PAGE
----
Last January, astronomers experienced an anguish similar to that of the movie “Don’t look up”: they discovered a huge asteroid that would hit our planet on July 4, 2023. New calculations ruled out that eventuality, but there would have been no time to avoid the impact.
We can look up: a huge asteroid suddenly discovered in January, called 2022 AE1, which astronomers calculated would crash into Earth in July 2023, actually poses no threat, at least for a century.
The scenario described in the movie “Don’t look up”, which tells what happens on Earth when there is a sudden threat of collision with a large asteroid, at the moment does not reflect any real planetary situation.
Astronomers have corrected its trajectory to such an extent that the asteroid has been removed from the list of risks constantly updated by the European Space Agency’s Near-Earth Object Coordination Center (NEOCC).
“In January of this year, we discovered an asteroid with the highest rank on the Palermo scale that we have seen in over a decade. In my almost ten years at ESA, I have never seen such a dangerous object,” said Marco Micheli, astronomer at ESA’s NEOCC.
“It was exciting to track 2022 AE1 and refine its trajectory until we had enough data to say with certainty that this asteroid will not impact our planet.”
NEOCC marked asteroid 2022 AE1 as dangerous just one day after its discovery. Initial observations showed that a potential impact on Earth would occur on July 4, 2023.
The worst thing was that its proximity didn’t provide the necessary time to try to deflect it, and that it was big enough to cause real damage in a local area, should it crash.
The chance of impact seemed to increase based on the first seven days of observations, followed by a week “in the dark,” which occurred when the full Moon outshone the asteroid, ruling out further observations.
However, as the Moon moved to one side, the skies darkened and NEOCC took another look: that’s when it discovered that the chance of impact was diminishing and eventually disappeared.
Hazard cleared in 100 years
Since then, it has been confirmed that 2022 AE1 will not impact Earth for the next 100 years, and for this reason it was removed from the ESA risk list.
Every day, the system calculates the orbits of the asteroids and scores them on the Palermo scale, immediately publishing the results on the NEOCC website.
The Palermo scale classifies and prioritizes risks from near-Earth objects (NEOs) by combining potential impact date, impact energy, and impact probability.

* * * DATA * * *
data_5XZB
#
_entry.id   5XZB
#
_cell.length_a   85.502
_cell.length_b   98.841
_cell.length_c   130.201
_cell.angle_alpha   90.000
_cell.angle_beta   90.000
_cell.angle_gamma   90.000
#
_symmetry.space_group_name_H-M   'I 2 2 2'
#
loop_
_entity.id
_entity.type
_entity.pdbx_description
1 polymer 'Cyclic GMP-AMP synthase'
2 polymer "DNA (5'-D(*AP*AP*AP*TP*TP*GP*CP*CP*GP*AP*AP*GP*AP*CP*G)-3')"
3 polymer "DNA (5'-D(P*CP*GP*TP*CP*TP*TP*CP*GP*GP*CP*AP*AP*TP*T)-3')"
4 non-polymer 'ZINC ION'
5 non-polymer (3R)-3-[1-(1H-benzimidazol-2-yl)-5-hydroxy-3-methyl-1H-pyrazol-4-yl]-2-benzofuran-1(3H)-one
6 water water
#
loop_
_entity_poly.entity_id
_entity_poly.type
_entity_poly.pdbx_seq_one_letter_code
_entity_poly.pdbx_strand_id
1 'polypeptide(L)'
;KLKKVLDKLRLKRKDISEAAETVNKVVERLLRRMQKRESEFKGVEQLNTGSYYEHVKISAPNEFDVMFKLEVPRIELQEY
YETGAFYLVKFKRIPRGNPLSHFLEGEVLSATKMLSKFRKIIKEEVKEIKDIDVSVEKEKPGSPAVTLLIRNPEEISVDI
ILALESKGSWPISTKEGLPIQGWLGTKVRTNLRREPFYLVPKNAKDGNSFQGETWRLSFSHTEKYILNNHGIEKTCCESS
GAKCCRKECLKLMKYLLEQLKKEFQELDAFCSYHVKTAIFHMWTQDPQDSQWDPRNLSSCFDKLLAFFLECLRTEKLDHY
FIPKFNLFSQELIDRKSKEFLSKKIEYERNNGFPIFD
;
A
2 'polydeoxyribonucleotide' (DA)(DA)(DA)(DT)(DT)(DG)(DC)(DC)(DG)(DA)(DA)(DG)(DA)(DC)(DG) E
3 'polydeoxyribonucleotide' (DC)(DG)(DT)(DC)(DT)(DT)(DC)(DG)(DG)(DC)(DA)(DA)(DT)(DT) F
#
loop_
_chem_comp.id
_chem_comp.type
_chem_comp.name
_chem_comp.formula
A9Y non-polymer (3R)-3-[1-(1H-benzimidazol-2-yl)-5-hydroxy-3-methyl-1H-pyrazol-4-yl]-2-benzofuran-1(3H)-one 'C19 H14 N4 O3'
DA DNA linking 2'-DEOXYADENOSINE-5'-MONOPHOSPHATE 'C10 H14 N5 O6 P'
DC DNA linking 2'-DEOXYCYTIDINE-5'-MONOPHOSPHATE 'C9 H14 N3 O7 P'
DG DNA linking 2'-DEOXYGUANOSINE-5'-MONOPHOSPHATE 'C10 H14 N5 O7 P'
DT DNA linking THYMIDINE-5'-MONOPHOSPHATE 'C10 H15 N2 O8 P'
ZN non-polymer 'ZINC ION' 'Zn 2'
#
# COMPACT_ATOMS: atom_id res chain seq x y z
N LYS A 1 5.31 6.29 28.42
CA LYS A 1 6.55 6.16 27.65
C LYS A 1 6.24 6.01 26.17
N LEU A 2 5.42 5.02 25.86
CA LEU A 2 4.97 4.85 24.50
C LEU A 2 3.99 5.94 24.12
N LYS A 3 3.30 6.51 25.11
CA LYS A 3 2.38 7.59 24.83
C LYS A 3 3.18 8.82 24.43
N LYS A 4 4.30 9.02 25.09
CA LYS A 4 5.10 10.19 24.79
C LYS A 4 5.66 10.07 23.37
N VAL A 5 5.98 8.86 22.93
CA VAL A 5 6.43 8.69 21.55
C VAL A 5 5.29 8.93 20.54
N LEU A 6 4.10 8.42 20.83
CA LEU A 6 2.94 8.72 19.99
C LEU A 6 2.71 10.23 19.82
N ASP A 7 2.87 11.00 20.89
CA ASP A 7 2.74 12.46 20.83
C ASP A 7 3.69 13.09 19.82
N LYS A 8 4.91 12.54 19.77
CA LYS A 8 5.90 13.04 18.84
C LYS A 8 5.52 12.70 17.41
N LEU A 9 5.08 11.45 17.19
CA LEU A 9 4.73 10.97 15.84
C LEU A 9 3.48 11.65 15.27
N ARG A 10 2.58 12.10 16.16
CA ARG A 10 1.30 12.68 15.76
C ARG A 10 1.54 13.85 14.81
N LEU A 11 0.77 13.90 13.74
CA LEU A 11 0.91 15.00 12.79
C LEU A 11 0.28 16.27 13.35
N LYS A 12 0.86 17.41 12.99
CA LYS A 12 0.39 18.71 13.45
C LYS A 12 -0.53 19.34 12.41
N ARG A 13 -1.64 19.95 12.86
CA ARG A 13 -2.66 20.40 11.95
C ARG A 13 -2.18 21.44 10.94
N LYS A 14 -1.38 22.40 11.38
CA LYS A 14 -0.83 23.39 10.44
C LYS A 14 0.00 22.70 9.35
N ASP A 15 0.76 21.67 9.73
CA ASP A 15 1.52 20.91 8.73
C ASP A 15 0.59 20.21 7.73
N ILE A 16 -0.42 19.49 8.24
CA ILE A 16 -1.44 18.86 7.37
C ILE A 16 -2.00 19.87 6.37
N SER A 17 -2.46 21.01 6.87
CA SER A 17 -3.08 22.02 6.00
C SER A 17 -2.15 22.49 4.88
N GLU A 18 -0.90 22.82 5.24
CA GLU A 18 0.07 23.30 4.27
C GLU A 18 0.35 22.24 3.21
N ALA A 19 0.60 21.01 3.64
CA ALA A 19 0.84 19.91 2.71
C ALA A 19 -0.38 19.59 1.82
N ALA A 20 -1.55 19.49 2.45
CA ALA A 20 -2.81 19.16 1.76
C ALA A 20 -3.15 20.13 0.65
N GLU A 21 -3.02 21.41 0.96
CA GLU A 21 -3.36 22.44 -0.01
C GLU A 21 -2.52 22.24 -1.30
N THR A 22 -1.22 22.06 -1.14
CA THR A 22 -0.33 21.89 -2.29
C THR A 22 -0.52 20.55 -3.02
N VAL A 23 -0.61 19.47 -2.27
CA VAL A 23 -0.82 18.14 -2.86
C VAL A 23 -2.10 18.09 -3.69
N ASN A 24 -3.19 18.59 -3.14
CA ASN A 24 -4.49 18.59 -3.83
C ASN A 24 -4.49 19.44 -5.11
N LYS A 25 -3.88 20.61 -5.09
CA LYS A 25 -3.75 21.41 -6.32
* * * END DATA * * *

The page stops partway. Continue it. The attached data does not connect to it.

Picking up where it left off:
There are asteroids that will certainly hit Earth, but they are so small that they are almost unnoticeable as they burn up in our atmosphere.
Others could be giant asteroids, capable of triggering mass extinction, but traveling in orbits around the Sun that are completely safe for us.
NEOCC currently has 28,362 near-Earth asteroids on record, of which 1,345 are on the risk list because they show a non-zero impact probability.
Five of them are on the 2022 list, one of which has a diameter of 300 meters. Discovered in 2006, it will be close to our planet on July 14, although it is not on the NEOCC priority list.
Values below -2 on the Palermo Scale reflect events without probable consequences; those between -2 and 0 indicate situations that represent careful monitoring, and positive values generally indicate situations that show some level of concern.
Every day, the system automatically calculates orbits from asteroid observation data provided by telescopes and observatories around the world. It then calculates the Palermo Scale values and immediately publishes the results on the NEOCC web portal.
The most dangerous cases, when the asteroids are classified as -2 or higher on the Palermo Scale, are first compared with NASA’s JPL analysis, to be more certain of the calculations before they are published on the public page.
“I was surprised at first when I heard about this asteroid as it is very rare to have such a high Palermo scale, initially rated at -1.5. However, I was not too worried, as we receive notifications like this, albeit at a lower level, a few times a year”, explains Luca Conversi, manager of NEOCC.
“As is customary in these cases, we activated our global network of telescopes to immediately obtain more observations and it soon appeared that this asteroid was unlike any other we had seen.”